It may, however, be useful to enumerate the principal features that have been effected by the Acheron's officers. Large and detailed plans have been made of the Gulf of Shouraka, including Waimate, Waikeke, and the River Thames, Mercury Bay, Poverty Bay, Hawke Bay, all the ports and anchorages in Cook’s Straits, excepting the Pelorus River, Port Cooper, Akaroa, Otago, Molineux Harbour, on the east coast of the Middle Island; and the numerous and deep sounds on its south-west part, viz. — Preservation Harbour, Chalky Bay, Dusky Bay, Doubtful Harbour, and that most remarkable feature of the coast, Milford Haven, which has been already described. Indeed, all the sounds in that part are of the most extraordinary character, running for 20 miles into the land, bounded by perpendicular masses of rock scarcely half a mile wide, the space between being unfathomable. The mountains of Milford Haven were found to rise almost perpendicularly from their base to a height of 4,000 feet, of which we have seen some remarkable and most interesting drawings. Stewart Island, with its numerous and beautiful harbours, has also been examined and planned with great care and detail, and the position of the "traps" and "snares" ascertained with precision.
The Acheron arrived in Sydney on the 22d of May, to await the arrival of Her Majesty’s ship Calliope, to meet the orders from the Admiralty, reported to have been sent out for her recall. In the meantime, at the suggestion of the Government, and by order of the senior officer (Captain Erskine), Captain Stokes employed his vacant time in a survey of the coast from Port Stephens to Cape Howe, and in completing a plan on a large scale of Newcastle, with others of the entrance of Broken Bay, Port Hacking, Bateman Bay, and Cape Howe; and, in connexion with the last, to report upon the best position for the erection of the lighthouse, which it is understood he has performed with great advantage to the colony, and merited the approbation of the Government.
The importance of this coast survey may not be generally known; the only chart that exists of that part of the coast that exists between Port Jackson and Cape Howe was made by Captain (then Lieutenant) Flinders, and Mr. Bass, the discoverer of Bass's Strait, in the year 1798, in an open whaleboat; indeed, the part between Illawarra and Svdney was performed by Flinders and a boy, in the Tom Thumb, a small boat 12 feet long. The coast was necessarily very incorrectly laid down, and an increasing error of longitude between Sydney and Cape Howe of upwards of 10 minutes was the consequence. That this error so close to Sydney should have remained so long, is a matter of surprise; but its collection has been contemplated by the hydrographer to the Admiralty for many years, and only unavoidably omitted from its being always left to the last. Had the late Captain Stanley lived it was to have been made, but his unfortunate and lamented death stopped it and had not Captain Stokes, at some considerable inconvenience and interruption to his preparations, for giving up his ship, willingly met the wishes of the Government, it might have remained incomplete for many years.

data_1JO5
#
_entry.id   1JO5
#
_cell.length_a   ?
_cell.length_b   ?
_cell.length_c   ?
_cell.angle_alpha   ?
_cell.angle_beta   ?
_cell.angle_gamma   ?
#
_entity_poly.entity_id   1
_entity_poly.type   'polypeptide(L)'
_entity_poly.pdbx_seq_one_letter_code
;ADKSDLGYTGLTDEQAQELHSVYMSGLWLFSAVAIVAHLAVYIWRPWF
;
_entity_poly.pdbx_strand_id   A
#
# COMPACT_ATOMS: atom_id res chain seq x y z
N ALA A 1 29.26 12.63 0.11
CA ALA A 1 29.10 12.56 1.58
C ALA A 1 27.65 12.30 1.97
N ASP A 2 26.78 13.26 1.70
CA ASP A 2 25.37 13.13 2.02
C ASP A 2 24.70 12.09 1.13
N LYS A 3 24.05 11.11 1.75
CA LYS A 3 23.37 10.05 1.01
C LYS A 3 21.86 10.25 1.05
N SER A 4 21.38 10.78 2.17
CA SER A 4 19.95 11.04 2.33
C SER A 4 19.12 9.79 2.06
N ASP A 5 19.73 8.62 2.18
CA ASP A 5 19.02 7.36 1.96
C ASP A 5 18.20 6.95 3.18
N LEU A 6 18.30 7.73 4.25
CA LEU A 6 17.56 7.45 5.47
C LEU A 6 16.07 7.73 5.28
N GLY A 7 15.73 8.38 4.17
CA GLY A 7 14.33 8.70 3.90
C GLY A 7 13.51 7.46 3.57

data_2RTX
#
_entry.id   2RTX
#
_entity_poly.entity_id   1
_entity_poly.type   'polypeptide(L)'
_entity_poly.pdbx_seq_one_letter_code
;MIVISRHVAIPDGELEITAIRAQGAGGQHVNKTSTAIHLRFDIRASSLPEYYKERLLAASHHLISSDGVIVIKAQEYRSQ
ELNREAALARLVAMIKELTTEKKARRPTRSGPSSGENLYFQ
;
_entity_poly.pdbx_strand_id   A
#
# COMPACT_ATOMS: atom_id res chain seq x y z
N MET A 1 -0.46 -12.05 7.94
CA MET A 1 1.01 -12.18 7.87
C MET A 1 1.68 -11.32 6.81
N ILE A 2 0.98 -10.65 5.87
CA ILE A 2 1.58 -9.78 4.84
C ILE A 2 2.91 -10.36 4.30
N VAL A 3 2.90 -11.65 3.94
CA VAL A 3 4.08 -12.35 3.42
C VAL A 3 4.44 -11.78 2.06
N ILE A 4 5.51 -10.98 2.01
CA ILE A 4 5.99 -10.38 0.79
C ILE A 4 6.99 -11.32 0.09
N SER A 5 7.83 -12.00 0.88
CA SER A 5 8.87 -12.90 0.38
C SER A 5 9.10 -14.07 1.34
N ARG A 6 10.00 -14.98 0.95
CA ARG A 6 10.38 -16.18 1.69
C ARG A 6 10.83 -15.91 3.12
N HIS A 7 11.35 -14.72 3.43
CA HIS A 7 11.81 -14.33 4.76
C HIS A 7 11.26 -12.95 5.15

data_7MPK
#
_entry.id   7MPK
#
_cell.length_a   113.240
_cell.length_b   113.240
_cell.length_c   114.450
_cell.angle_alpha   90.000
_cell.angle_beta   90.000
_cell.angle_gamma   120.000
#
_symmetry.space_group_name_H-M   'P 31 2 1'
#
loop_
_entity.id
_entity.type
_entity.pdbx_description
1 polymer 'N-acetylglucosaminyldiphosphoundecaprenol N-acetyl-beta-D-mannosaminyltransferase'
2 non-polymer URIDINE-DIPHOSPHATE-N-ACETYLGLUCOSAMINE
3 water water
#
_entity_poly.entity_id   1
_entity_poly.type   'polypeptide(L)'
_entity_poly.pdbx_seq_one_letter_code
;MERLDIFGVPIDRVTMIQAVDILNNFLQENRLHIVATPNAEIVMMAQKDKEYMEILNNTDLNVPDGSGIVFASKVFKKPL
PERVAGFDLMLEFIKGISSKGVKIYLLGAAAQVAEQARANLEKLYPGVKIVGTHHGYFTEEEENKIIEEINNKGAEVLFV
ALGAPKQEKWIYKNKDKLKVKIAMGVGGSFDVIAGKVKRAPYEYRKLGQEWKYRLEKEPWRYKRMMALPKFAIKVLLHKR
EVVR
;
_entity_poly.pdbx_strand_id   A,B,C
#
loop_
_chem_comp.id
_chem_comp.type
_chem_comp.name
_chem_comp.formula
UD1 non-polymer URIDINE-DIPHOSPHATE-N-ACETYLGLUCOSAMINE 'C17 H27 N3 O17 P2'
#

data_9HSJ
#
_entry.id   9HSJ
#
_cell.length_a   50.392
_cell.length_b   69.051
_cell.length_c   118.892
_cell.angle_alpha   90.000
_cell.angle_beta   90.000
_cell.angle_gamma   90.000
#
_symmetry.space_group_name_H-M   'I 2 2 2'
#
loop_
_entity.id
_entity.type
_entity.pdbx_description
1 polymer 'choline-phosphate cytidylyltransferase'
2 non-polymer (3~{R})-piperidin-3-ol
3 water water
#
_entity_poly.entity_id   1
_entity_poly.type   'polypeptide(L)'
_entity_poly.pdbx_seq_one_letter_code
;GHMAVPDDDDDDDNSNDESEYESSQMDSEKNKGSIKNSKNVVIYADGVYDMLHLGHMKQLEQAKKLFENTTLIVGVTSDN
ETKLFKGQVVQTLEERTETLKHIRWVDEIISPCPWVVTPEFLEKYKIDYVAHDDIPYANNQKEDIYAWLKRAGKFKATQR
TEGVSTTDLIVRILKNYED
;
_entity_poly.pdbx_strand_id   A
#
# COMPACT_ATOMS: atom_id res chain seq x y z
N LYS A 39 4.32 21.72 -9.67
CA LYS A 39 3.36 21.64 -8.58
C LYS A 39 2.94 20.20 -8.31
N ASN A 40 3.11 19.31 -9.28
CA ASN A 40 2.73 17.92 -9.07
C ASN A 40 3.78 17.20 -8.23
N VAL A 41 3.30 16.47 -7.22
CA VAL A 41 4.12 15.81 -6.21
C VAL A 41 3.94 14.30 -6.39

It should, however, be observed that all the materials for a chart were already in existence, being the tracings by chain made under the order of Sir Thomas Mitchell, Surveyor-General; but, his map being drawn on a stereographic projection, it was not available for mariners; nor did it contain the soundings and other particulars necessary for the navigator's use. Now that this survey has been effected, it is to be hoped that the erection of the lighthouse on Cape Howe may be proceeded with without delay. And from an intimate knowledge of the necessities of Newcastle, we think that a lighthouse ought to be erected on Nobby, the trade of the port being sufficiently large to meet the expense, towards which the small traders, by whom the chief benefit will for some time be derived, ought to pay a moderate quota.
|Ma 14 June 1852|
Portsmouth, Sunday, June 13.Yesterday evening the merchant ship Vimiera, Captain Neatby, passed this port for London from Sydney, an sent in mails by a pilot boat to the 10th of March and passengers. … Her Majesty's ships Calliope, Captain Sir James E. Home, C.B.; Fantome, 16, Commander Gennys; and Pandora, 4, Commander Drury, were at New Zealand on the 10th of March; the Bramble, tender to the Calliope, at Hobart Town; and the Acheron steam sloop was laid up at Sydney.
|Tu 27 May 1856|
Plymouth, MondayThe new ship Hogue, Captain Neatby, belonging to messrs. Dunbar and Sons, which left Sydney March 4, was off this port to-day, and has landed mail. … Her Majesty's brig Pandora was to leave New Zealand early in March, calling at the Falkland Islands for water on the passage home.
|Fr 30 May 1856|
PLYMOUTH, Thursday, May 29.The surveying vessel Pandora, 4, Commander Drury, arrived to-day. She left New Zealand February 18, rounded Cape Horn March 27, called at the Falkland Islands March 31, left April 4, and crossed the line on the 30th.
Colonel Gore Brown, Governor of New Zealand, having completed an official tour through the southern provinces, returned to Falkland just before the Pandora's departure.
The General Assembly was to meet early in April. The colony is in a flourishing condition. No ships of war on the station.
The Governor of the Falkland Islands, Captain Moore, is highly popular; he is encouraging agriculture and the breeding of cattle, and making the settlement useful to shipping.
The Patagonian missionary yacht was at Stanley.
The Pandora has not lost one man during an absence of five years and a-half. She has gone over a course of 70,000 miles, and her officers have completed the survey for which they were sent out. Spoke south of the Line the Vallasnera, from Plymouth, for the Cape of Good Hope, all well.
|Ma 2 June 1856||The crew of the surveying vessel Pandora, 4, Commander Byron Drury, will be paid off at Plymouth on Wednesday.|
|Th 5 June 1856||The crew of the surveying ship Pandora, 4, Commander Byron Drury, are ordered to be paid off at Plymouth this day (Thursday).|